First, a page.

Editor’s Pick: GCC offers new home for aluminium manufacturers
With a steady availability of raw materials, a business-friendly environment and strong logistical connectivity to consumer markets, the Middle Eastern case for aluminium manufacturers has never been stronger.
Amid all the chatter about the fourth industrial revolution and its potential for new types of business, opportunities in more traditional sectors may perhaps be overlooked. A GCC-wide strategy to localise manufacturing is bearing fruit, thanks to the resourceful combination of innovative industrial policies, attractive investment legislation and cost-efficient business infrastructure. In particular, new manufacturing opportunities have been opened up in the aluminium sector, thanks to capacity increases in countries such as Bahrain, and a growing global demand for semi-fabricated products.
Global demand for aluminium is growing considerably, with worldwide consumption expected to rise to 70 million metric tonnes next year, and grow another 70 per cent to 120 million tonnes by 2025. A number of factors are contributing to this growth.
New prospects for manufacturers
Around the world, featherweight aluminium is replacing heavier steel in the automotive and aerospace industries, where environmental legislation requires lighter, and often electric, vehicles. By 2025, for example, aggregate global use of aluminium in automobiles will double from around 12 % to 25 % of consumption – 30 million tonnes – by 2025. Construction is expected to be another major driver, with global revenue from aluminium extrusions, used in the creation of aluminium curtain walls and door and window profiles, anticipated to grow at a CAGR of 4.5% from 2019-2029.
Worldwide aluminium production grew by 6 per cent in 2017, but an anticipated supply lag has opened up prospects for manufacturers. Analysts expect this gap to widen as rising costs and decreasing availability of energy lead to the closure of primary smelters in traditional markets, offering avenues for expanded production from new suppliers.
GCC nations already have the infrastructure in place to enable manufacturers to bridge this gap. The industrial sector is a key component of national diversification strategies across the Gulf, and several countries have recently ratified measures to attract new business to the region. Foreign direct investment and enhanced company laws have recently been enacted or enriched in the UAE, Saudi Arabia and Bahrain.
Many GCC countries have also launched national industrial strategies within larger transformation plans aimed at expanding the role of manufacturing within their respective economies.
Modern facilities, economical prices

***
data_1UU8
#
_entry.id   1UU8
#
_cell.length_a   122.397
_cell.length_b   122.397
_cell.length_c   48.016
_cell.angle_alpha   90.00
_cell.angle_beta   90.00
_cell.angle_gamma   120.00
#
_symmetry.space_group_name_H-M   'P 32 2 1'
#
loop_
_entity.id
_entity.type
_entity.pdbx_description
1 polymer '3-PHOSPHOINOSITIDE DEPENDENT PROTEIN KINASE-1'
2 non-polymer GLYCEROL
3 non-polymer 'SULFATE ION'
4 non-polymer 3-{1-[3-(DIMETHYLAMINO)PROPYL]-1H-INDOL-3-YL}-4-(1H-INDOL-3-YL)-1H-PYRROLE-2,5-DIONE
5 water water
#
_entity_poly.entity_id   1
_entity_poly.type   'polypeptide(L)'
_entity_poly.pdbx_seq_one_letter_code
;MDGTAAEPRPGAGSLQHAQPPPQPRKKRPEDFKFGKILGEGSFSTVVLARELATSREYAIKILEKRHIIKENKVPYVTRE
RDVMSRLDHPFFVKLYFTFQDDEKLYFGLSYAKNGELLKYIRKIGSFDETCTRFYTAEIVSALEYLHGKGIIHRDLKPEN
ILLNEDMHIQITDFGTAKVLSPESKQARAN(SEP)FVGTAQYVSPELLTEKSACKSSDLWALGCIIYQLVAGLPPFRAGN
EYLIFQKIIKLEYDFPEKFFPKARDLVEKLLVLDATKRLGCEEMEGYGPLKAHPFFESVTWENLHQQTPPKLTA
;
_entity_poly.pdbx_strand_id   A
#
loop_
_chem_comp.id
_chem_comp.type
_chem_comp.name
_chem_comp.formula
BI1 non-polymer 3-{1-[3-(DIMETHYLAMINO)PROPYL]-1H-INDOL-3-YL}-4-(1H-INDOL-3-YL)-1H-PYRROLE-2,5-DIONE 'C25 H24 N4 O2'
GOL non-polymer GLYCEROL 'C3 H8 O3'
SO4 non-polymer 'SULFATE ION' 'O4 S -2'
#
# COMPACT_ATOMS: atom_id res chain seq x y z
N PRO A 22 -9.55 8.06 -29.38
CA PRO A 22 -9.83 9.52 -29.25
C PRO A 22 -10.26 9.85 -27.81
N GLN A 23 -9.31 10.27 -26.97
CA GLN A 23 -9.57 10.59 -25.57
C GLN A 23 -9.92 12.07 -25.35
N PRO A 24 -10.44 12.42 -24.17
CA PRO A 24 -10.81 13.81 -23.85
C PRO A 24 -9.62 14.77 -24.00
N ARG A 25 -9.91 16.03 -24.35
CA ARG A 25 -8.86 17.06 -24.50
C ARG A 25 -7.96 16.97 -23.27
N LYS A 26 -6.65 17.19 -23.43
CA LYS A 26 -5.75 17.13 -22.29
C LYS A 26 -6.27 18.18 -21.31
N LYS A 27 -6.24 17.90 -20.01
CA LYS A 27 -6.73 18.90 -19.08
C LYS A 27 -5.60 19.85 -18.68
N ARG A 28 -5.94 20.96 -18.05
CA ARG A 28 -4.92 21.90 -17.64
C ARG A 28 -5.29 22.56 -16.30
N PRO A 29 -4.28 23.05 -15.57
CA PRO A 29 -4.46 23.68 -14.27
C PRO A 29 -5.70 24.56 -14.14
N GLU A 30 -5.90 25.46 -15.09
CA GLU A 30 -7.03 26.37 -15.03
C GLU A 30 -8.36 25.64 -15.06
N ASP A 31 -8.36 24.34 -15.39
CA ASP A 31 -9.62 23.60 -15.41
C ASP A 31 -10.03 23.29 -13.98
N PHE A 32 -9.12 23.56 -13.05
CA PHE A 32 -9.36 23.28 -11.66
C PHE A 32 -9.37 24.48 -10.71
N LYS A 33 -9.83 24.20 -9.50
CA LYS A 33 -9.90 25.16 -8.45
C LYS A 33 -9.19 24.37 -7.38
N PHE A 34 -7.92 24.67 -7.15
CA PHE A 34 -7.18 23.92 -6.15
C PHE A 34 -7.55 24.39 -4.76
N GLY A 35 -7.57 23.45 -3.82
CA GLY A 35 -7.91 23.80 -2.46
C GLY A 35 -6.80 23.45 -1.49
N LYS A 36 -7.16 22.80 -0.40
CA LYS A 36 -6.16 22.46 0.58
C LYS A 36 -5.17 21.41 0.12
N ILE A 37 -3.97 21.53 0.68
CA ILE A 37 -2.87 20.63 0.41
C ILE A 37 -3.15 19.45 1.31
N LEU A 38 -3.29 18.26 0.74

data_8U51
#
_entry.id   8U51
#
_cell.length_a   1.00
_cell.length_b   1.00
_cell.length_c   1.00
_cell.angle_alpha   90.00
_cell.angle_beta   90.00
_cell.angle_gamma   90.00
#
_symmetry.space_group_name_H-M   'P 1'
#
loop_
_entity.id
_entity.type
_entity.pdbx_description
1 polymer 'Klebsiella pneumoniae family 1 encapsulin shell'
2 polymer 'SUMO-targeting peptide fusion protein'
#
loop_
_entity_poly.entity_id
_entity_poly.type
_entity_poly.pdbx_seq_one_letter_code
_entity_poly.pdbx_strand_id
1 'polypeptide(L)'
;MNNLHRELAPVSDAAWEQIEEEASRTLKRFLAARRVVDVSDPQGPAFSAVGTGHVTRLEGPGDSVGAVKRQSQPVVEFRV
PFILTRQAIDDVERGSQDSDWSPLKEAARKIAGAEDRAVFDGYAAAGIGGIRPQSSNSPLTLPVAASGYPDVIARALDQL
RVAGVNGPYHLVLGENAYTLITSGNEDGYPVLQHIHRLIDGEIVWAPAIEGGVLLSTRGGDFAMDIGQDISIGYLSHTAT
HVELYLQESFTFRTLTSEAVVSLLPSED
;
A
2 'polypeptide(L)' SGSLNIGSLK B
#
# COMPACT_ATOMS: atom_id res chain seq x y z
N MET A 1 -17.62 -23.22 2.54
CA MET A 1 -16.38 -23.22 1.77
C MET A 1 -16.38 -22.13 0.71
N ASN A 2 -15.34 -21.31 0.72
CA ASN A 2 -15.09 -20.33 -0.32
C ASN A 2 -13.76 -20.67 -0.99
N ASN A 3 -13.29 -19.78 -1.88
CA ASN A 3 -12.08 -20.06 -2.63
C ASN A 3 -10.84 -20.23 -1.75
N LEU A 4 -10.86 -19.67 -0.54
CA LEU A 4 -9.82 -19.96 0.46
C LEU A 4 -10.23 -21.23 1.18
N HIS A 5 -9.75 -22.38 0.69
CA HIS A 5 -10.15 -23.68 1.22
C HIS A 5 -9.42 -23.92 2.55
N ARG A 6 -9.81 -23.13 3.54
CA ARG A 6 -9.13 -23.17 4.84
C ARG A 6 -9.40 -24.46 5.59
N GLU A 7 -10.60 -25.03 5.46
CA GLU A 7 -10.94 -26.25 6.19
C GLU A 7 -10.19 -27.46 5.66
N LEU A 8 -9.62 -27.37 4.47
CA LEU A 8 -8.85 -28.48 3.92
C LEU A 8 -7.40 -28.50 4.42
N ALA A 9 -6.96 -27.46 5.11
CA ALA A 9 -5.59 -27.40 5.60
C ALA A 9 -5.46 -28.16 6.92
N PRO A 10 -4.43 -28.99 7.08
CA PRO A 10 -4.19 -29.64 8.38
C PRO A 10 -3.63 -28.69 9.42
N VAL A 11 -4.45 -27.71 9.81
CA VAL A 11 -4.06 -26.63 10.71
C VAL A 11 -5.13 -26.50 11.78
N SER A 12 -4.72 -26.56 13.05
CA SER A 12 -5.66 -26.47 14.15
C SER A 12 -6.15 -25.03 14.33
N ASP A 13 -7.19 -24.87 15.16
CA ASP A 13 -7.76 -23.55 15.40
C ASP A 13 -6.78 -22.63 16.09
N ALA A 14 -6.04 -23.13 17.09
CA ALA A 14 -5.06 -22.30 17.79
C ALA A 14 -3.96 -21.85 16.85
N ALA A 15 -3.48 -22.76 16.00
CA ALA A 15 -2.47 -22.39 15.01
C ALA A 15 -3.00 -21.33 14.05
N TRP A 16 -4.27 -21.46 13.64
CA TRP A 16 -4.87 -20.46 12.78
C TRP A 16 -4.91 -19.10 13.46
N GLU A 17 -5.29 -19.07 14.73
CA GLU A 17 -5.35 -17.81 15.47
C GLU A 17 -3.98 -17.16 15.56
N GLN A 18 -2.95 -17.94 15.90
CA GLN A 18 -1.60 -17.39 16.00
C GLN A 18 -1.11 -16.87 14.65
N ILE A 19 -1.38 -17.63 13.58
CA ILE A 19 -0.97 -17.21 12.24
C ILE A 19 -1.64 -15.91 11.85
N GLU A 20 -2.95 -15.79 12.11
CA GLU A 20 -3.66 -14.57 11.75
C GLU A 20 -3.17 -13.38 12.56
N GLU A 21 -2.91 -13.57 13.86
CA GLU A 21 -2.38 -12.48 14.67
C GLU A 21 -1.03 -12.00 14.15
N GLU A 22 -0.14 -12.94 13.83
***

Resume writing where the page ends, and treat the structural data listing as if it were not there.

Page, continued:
Beyond that policy ground work, the region is home to a readily available supply of energy for commercial usage at more economical prices than elsewhere. With some 60 per cent of primary aluminium capacity in the region having been built since 2008, Middle Eastern facilities are modern and up to date, in many cases featuring advanced, environmentally friendly energy-efficient reduction cell technologies. For example, Aluminium Bahrain (Alba), one of a handful of smelters in the region, expanded its capacity by 50 per cent this April with an additional 106 pots as part of its Line 6 extension project. Overall, the state-of-the-art project is set to boost Alba’s per-annum production by 540,000 metric tonnes, bringing its total production capacity to 1.5 million metric tonnes per year. The new project is designed to increase productivity and reduce production costs, which could help offset any price fluctuations.
While it shares many market advantages with other regional players, Bahrain also offers significant budget efficiencies. The overall cost of doing business in the Kingdom is between 17 per cent and 49 per cent lower than elsewhere in the Gulf, according to a recent KPMG survey. The Kingdom enjoys a cost advantage of 14 per cent to 33 per cent in terms of annual operating cost for a manufacturing business when compared with other GCC countries. New companies setting up in the Kingdom benefit from the Team Bahrain approach, where different official entities work together to offer tailored treatment for manufacturing, transport and logistics companies at unparalleled speeds.
Finally, the region is well connected to established and emerging customer markets. Countries such as Bahrain and the UAE are not only enjoy a geostrategic location at the heart of three continents, but they have excellent logistics links to all corners of the globe.
With secure availability of raw materials at steady prices, a modern, industry-ready infrastructure and an environment designed for business, there is a compelling case for aluminium manufacturers to set up base in the Gulf.